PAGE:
15. Xu Y, Fang F, Ludewig G, Jones G, Jones D. A mutation found in the promoter region of the human survivin gene is correlated to overexpression of survivin in cancer cells. DNA Cell Biol. 2004; 23:527–37. https://doi.org/10.1089/dna.2004.23.527.

16. Yeo KS, Mohidin TB, Ng CC. Epstein-Barr virus-encoded latent membrane protein-1 upregulates 14-3-3sigma and Reprimo to confer G(2)/M phase cell cycle arrest. C R Biol. 2012; 335:713–21. https://doi.org/10.1016/j.crvi.2012.11.002.

17. Malik S, Jiang S, Garee JP, Verdin E, Lee AV, O’Malley BW, Zhang M, Belaguli NS, Oesterreich S. Histone deacetylase 7 and FoxA1 in estrogen-mediated repression of RPRM. Mol Cell Biol. 2010; 30:399–412. https://doi.org/10.1128/mcb.00907-09.

18. Xu M, Knox AJ, Michaelis KA, Kiseljak-Vassiliades K, Kleinschmidt-DeMasters BK, Lillehei KO, Wierman ME. Reprimo (RPRM) is a novel tumor suppressor in pituitary tumors and regulates survival, proliferation, and tumorigenicity. Endocrinology. 2012; 153:2963–73. https://doi.org/10.1210/en.2011-2021.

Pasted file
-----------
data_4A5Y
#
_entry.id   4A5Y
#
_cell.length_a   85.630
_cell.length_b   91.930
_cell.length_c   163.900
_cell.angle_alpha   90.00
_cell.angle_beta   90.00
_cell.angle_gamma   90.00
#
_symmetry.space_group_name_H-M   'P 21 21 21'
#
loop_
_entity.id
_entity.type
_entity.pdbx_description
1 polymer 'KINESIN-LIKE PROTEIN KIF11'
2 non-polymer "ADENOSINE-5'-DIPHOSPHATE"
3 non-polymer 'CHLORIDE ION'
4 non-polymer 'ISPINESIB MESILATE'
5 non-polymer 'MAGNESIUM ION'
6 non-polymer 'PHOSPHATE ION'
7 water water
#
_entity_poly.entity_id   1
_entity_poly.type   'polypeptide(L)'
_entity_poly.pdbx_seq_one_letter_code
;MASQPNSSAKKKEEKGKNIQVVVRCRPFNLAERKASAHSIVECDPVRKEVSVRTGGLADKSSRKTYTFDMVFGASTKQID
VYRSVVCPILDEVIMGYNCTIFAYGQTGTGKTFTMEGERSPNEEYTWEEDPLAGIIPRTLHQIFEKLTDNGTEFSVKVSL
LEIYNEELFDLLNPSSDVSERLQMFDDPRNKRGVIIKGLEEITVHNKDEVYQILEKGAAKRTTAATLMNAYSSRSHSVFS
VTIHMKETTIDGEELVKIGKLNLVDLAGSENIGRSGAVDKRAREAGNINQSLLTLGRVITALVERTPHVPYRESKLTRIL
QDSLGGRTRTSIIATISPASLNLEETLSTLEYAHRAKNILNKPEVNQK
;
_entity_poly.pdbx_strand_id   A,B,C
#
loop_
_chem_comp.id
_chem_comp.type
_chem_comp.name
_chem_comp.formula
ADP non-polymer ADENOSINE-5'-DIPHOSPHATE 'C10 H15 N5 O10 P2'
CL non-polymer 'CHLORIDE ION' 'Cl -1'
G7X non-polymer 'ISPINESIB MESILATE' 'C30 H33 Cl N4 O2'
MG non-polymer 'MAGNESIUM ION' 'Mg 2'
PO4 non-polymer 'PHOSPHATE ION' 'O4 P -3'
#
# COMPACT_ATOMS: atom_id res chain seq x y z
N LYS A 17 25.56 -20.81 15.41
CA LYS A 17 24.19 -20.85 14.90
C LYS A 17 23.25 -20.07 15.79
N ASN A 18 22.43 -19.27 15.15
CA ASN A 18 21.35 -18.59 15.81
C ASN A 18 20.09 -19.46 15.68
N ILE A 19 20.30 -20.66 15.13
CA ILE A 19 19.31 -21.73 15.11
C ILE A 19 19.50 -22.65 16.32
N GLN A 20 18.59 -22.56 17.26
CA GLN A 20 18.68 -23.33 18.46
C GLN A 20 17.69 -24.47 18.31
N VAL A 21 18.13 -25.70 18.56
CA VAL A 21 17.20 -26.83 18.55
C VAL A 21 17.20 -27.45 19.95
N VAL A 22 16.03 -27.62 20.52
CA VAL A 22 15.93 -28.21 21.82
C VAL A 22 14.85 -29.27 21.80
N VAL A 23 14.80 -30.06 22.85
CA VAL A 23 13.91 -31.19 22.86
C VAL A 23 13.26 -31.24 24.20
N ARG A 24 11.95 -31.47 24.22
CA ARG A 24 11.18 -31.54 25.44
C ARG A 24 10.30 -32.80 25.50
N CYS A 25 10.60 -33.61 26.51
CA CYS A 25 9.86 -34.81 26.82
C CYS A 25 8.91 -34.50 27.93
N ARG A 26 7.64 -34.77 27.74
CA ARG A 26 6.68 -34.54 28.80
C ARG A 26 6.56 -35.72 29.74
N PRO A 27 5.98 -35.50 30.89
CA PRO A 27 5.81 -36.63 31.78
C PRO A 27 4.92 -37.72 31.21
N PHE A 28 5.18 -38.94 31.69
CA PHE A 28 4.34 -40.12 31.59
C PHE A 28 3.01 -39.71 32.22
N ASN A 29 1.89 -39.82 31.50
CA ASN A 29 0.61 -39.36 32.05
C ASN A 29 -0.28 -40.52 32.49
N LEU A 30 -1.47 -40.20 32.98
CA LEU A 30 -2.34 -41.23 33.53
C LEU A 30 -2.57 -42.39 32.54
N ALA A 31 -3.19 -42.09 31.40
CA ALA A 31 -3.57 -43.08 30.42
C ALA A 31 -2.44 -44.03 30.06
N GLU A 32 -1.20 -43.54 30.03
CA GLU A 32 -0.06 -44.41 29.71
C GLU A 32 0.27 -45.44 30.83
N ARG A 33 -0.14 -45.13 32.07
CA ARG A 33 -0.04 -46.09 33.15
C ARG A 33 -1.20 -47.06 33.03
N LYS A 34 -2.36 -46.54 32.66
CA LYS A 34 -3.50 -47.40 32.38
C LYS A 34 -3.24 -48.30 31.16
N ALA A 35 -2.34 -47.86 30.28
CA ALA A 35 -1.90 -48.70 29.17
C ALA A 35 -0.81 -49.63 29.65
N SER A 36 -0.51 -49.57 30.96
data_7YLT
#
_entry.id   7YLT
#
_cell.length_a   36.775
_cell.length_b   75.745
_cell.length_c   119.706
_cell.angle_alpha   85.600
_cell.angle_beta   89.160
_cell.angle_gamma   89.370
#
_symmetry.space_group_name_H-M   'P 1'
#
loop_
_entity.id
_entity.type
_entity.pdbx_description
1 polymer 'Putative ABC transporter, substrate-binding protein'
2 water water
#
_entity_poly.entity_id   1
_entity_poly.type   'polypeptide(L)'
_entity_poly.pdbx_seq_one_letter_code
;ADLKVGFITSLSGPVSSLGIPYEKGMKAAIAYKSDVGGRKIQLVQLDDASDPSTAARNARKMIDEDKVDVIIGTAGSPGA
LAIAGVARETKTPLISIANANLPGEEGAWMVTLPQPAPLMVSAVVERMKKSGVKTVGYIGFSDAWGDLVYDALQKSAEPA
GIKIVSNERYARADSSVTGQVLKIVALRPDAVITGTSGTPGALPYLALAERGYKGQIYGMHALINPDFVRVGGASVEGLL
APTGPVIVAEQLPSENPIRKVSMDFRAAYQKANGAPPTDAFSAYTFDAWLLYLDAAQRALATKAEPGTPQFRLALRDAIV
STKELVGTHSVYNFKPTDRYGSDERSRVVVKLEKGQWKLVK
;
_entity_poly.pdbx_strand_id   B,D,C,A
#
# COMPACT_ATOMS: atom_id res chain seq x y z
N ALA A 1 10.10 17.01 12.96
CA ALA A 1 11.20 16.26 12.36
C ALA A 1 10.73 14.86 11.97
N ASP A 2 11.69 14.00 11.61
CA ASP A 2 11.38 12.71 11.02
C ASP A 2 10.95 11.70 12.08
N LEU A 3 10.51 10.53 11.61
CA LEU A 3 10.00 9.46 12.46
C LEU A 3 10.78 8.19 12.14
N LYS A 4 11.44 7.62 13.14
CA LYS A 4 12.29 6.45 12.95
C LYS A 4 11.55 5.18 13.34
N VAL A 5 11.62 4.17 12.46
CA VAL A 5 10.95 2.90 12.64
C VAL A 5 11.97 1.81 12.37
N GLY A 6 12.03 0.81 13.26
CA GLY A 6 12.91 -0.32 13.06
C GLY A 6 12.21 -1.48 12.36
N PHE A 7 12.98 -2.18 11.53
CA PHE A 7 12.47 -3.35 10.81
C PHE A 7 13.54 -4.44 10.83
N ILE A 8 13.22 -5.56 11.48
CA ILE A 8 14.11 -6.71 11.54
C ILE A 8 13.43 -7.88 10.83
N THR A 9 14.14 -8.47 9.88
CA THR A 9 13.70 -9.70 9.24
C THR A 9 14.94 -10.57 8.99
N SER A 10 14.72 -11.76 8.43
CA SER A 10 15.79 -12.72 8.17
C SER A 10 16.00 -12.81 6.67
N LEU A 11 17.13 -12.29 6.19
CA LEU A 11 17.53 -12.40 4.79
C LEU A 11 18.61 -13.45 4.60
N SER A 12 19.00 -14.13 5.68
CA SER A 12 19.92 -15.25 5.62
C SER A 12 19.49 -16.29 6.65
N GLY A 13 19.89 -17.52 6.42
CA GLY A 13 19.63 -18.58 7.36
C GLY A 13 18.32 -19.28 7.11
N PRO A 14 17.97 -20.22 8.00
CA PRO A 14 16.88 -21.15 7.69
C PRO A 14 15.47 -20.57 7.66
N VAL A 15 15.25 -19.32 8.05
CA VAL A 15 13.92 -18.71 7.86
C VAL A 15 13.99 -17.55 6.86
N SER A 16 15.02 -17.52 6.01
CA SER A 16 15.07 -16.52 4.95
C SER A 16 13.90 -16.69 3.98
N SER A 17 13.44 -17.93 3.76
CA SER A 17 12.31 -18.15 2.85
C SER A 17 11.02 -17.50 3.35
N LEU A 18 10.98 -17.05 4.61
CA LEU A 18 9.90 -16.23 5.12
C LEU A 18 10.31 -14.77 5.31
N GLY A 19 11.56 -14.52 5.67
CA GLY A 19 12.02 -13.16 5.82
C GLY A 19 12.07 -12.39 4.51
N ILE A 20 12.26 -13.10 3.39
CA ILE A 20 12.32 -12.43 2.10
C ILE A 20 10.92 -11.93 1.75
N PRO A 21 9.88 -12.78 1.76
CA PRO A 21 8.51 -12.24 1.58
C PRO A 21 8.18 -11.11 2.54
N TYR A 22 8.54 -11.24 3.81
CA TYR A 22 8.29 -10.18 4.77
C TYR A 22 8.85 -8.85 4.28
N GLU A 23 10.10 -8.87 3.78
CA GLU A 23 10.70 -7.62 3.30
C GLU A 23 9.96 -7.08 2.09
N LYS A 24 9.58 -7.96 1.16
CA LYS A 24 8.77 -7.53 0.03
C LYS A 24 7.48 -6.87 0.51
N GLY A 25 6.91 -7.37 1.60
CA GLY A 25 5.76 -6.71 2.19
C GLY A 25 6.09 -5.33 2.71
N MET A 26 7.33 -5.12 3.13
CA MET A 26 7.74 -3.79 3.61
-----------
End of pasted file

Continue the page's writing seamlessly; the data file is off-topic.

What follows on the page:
19. Luo J, Zhu Y, Yang G, Gong L, Wang B, Liu H. Loss of reprimo and S100A2 expression in human gastric adenocarcinoma. Diagn Cytopathol. 2011; 39:752–7. https://doi.org/10.1002/dc.21461.

20. Saavedra K, Valbuena J, Olivares W, Marchant MJ, Rodriguez A, Torres-Estay V, Carrasco-Avino G, Guzman L, Aguayo F, Roa JC, Corvalan AH. Loss of expression of reprimo, a p53-induced cell cycle arrest gene, correlates with invasive stage of tumor progression and p73 expression in gastric cancer. PLoS One. 2015; 10:e0125834. https://doi.org/10.1371/journal.pone.0125834.

21. Garcia-Bloj B, Moses C, Sgro A, Plani-Lam J, Arooj M, Duffy C, Thiruvengadam S, Sorolla A, Rashwan R, Mancera RL, Leisewitz A, Swift-Scanlan T, Corvalan AH, Blancafort P. Waking up dormant tumor suppressor genes with zinc fingers, TALEs and the CRISPR/dCas9 system. Oncotarget. 2016; 7:60535–54. https://doi.org/10.18632/oncotarget.11142.

22. Schneider BG, Peng DF, Camargo MC, Piazuelo MB, Sicinschi LA, Mera R, Romero-Gallo J, Delgado AG, Bravo LE, Wilson KT, Peek RM Jr, Correa P, El-Rifai W. Promoter DNA hypermethylation in gastric biopsies from subjects at high and low risk for gastric cancer. Int J Cancer. 2010; 127:2588–97. https://doi.org/10.1002/ijc.25274.

23. Wang QP, Wang Y, Wang XD, Mo XM, Gu J, Lu ZY, Pan ZL, Zhu YX. Survivin up-regulates the expression of breast cancer resistance protein (BCRP) through attenuating the suppression of p53 on NF-kappaB expression in MCF-7/5-FU cells. Int J Biochem Cell Biol. 2013; 45:2036–44. https://doi.org/10.1016/j.biocel.2013.06.026.